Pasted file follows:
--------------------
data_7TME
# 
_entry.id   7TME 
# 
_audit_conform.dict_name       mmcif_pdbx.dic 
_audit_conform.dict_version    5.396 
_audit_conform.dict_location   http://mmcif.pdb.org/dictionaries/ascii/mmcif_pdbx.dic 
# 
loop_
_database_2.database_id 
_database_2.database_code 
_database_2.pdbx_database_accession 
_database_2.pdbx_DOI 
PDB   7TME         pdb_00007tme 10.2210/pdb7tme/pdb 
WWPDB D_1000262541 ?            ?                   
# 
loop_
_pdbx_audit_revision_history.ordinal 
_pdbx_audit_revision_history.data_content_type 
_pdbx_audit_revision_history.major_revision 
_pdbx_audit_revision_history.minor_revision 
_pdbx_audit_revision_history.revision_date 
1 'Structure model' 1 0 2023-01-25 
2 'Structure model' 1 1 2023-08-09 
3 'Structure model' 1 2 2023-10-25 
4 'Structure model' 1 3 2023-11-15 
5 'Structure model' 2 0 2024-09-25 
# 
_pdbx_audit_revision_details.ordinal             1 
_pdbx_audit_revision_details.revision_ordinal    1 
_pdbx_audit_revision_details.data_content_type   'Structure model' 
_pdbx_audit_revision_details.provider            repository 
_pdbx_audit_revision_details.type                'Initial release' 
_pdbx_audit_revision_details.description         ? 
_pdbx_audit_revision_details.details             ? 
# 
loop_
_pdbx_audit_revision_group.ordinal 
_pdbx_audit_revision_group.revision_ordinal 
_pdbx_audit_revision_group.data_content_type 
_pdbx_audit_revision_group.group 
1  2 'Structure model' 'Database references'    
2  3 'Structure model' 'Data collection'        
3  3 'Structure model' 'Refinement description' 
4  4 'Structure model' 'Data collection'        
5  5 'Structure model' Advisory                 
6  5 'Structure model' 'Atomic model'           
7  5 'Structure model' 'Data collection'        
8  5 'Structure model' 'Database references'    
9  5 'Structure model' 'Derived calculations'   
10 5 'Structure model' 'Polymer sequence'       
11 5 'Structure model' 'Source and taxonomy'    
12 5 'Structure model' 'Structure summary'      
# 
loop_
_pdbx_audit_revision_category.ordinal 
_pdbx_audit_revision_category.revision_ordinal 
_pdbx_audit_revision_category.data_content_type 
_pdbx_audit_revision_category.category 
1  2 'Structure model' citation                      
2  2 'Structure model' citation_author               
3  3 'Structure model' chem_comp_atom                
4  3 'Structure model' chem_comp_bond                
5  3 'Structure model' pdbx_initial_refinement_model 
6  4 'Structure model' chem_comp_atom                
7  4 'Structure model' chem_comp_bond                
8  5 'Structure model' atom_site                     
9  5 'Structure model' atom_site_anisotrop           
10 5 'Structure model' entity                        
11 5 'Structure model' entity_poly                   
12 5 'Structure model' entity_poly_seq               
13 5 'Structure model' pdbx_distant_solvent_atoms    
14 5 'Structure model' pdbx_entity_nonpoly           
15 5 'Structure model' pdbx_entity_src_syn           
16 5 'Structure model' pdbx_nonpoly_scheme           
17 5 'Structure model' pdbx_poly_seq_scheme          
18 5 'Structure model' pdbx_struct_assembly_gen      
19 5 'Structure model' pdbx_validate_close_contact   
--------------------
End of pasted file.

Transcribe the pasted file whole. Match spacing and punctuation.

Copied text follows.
data_7TME
# 
_entry.id   7TME 
# 
_audit_conform.dict_name       mmcif_pdbx.dic 
_audit_conform.dict_version    5.396 
_audit_conform.dict_location   http://mmcif.pdb.org/dictionaries/ascii/mmcif_pdbx.dic 
# 
loop_
_database_2.database_id 
_database_2.database_code 
_database_2.pdbx_database_accession 
_database_2.pdbx_DOI 
PDB   7TME         pdb_00007tme 10.2210/pdb7tme/pdb 
WWPDB D_1000262541 ?            ?                   
# 
loop_
_pdbx_audit_revision_history.ordinal 
_pdbx_audit_revision_history.data_content_type 
_pdbx_audit_revision_history.major_revision 
_pdbx_audit_revision_history.minor_revision 
_pdbx_audit_revision_history.revision_date 
1 'Structure model' 1 0 2023-01-25 
2 'Structure model' 1 1 2023-08-09 
3 'Structure model' 1 2 2023-10-25 
4 'Structure model' 1 3 2023-11-15 
5 'Structure model' 2 0 2024-09-25 
# 
_pdbx_audit_revision_details.ordinal             1 
_pdbx_audit_revision_details.revision_ordinal    1 
_pdbx_audit_revision_details.data_content_type   'Structure model' 
_pdbx_audit_revision_details.provider            repository 
_pdbx_audit_revision_details.type                'Initial release' 
_pdbx_audit_revision_details.description         ? 
_pdbx_audit_revision_details.details             ? 
# 
loop_
_pdbx_audit_revision_group.ordinal 
_pdbx_audit_revision_group.revision_ordinal 
_pdbx_audit_revision_group.data_content_type 
_pdbx_audit_revision_group.group 
1  2 'Structure model' 'Database references'    
2  3 'Structure model' 'Data collection'        
3  3 'Structure model' 'Refinement description' 
4  4 'Structure model' 'Data collection'        
5  5 'Structure model' Advisory                 
6  5 'Structure model' 'Atomic model'           
7  5 'Structure model' 'Data collection'        
8  5 'Structure model' 'Database references'    
9  5 'Structure model' 'Derived calculations'   
10 5 'Structure model' 'Polymer sequence'       
11 5 'Structure model' 'Source and taxonomy'    
12 5 'Structure model' 'Structure summary'      
# 
loop_
_pdbx_audit_revision_category.ordinal 
_pdbx_audit_revision_category.revision_ordinal 
_pdbx_audit_revision_category.data_content_type 
_pdbx_audit_revision_category.category 
1  2 'Structure model' citation                      
2  2 'Structure model' citation_author               
3  3 'Structure model' chem_comp_atom                
4  3 'Structure model' chem_comp_bond                
5  3 'Structure model' pdbx_initial_refinement_model 
6  4 'Structure model' chem_comp_atom                
7  4 'Structure model' chem_comp_bond                
8  5 'Structure model' atom_site                     
9  5 'Structure model' atom_site_anisotrop           
10 5 'Structure model' entity                        
11 5 'Structure model' entity_poly                   
12 5 'Structure model' entity_poly_seq               
13 5 'Structure model' pdbx_distant_solvent_atoms    
14 5 'Structure model' pdbx_entity_nonpoly           
15 5 'Structure model' pdbx_entity_src_syn           
16 5 'Structure model' pdbx_nonpoly_scheme           
17 5 'Structure model' pdbx_poly_seq_scheme          
18 5 'Structure model' pdbx_struct_assembly_gen      
19 5 'Structure model' pdbx_validate_close_contact   